The Cognitive Learning Centre captures fine-grained user interactions with the digital content, and, using Big Data and analytics, can develop rich learner models that are personalised to each student.
A screengrab of the CLC, that shows student performance and engagement with the lesson. Those who need attention are flagged in red and yellow at the bottom right.
In the traditional set-up the only way a teacher could know if the pupils had understood the material was by administering a test. But the CLC informs the teacher if the students are not following along on the same page as the teacher and at the end of the day, the teacher can give personalised homework to each student, depending on how well they followed along in class.
“The teacher can select any student and “drill down” to see details in terms of learning and assessment activities and performance of the student, as well as recommendations for the student,” Dr. Kommy Weldemariam, lead research scientist for IBM Research – Africa’s education projects told Mail & Guardian Africa.
“If part of the homework requires watching a video, for example, the system records how many times a student pressed/released the seek bar, stopped, closed, forwarded, muted, zoomed in/out etc. With that, a teacher can tell which part of the video was too easy or too difficult for the student,” said Weldemariam.
The video monitor shows that most students are skipping the video between 22.5 and 32.5. Recommendations for the teacher are at the bottom right.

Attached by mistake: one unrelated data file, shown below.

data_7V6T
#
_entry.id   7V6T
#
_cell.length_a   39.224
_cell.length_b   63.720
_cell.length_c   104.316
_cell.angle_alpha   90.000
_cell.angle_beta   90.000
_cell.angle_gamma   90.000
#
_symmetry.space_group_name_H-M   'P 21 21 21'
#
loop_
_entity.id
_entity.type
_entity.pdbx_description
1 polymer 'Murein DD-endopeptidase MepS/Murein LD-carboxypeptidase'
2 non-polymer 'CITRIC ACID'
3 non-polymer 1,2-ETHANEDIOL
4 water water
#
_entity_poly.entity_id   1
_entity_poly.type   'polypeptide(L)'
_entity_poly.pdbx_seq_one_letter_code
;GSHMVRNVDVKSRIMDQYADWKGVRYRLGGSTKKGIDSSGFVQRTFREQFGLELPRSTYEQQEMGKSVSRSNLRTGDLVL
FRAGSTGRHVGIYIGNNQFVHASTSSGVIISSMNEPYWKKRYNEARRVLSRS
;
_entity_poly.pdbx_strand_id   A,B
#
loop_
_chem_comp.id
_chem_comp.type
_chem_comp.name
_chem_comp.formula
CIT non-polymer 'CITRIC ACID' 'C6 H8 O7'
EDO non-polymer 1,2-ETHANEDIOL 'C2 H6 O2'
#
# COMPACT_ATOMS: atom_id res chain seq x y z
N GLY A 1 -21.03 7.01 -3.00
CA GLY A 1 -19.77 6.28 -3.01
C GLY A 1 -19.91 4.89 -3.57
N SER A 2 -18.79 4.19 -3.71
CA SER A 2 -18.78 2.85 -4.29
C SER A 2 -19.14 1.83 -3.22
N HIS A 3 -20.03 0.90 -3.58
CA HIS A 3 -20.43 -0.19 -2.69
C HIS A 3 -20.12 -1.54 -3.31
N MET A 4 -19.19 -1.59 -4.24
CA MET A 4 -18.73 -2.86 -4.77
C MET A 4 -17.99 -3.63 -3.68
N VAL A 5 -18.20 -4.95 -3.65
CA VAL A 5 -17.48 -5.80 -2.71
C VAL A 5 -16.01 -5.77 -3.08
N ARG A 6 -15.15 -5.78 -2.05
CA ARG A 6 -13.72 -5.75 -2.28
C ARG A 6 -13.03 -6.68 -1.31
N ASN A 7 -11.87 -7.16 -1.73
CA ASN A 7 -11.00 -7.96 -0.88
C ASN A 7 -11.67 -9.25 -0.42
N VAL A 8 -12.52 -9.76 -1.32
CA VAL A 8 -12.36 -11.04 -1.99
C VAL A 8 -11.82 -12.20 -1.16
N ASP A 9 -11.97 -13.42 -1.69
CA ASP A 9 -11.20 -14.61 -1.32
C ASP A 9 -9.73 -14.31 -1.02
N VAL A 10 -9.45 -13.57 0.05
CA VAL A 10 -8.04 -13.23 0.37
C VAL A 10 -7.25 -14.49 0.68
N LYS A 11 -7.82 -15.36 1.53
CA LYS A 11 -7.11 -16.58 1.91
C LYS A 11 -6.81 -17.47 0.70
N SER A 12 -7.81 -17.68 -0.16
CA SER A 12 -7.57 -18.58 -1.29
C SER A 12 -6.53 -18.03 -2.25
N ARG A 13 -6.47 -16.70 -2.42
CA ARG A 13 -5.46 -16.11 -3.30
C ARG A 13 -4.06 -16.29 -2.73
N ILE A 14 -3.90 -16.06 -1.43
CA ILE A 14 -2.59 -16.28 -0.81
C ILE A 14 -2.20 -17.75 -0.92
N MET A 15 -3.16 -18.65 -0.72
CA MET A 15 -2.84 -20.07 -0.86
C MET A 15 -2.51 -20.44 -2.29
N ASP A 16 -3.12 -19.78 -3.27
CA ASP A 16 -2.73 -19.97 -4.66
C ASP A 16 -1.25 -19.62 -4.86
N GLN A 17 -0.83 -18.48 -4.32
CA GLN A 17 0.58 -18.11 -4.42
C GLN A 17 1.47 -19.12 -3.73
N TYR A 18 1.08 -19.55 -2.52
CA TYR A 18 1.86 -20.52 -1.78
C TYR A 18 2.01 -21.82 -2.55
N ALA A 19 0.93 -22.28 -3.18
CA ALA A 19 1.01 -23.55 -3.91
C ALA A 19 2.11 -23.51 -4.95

But the really interesting application of the CLC is its ability to capture information about the environment that students are in outside class. It has sensors that measure light quality and noise levels, and even an accelerometer that detects if the student is using it in a moving vehicle.
So if a headteacher figures out that most of the students are doing their homework on the bus on the way home, or late at night, or in a noisy, dimly lit room – he or she can adjust the school timetable so that one hour at the end of the day is set aside for doing homework in school rather than making the students carry it home.
But the biggest challenge in making the system fully work is not in its technological capabilities, but squaring with an education philosophy that focuses on exams.
An exam is a finite, once-off event, and there are many tricks schools and teachers use to “game the system” and pass national exams, for example, registering weaker learners in a different centre so that they don’t drag down the school’s mean grade, or insisting on rote learning and extensive memorisation. In that case, (and sadly for students) the CLC might be “too much” of a good thing.
“The CLC is designed as a learning companion. But many teachers are more concerned about how students score in exams, as opposed to whether they are actually learning,” said Weldemariam.
IBM Research-Africa is also working with RTI International - a nonprofit research institute - to deploy big data analytics to capture vital statistics about schools in Mombasa County, Kenya.
“Often education data is incomplete, inaccurate and sometimes even deliberately misreported. Using analytics and cognitive technologies, we are creating a school census hub which will minimise the effort, expense and error in collecting valuable data about attendance, performance and resources at schools.
It has the potential to completely change our understanding of the situation on the ground and what needs to be done to improve it and improve the outcomes for children.”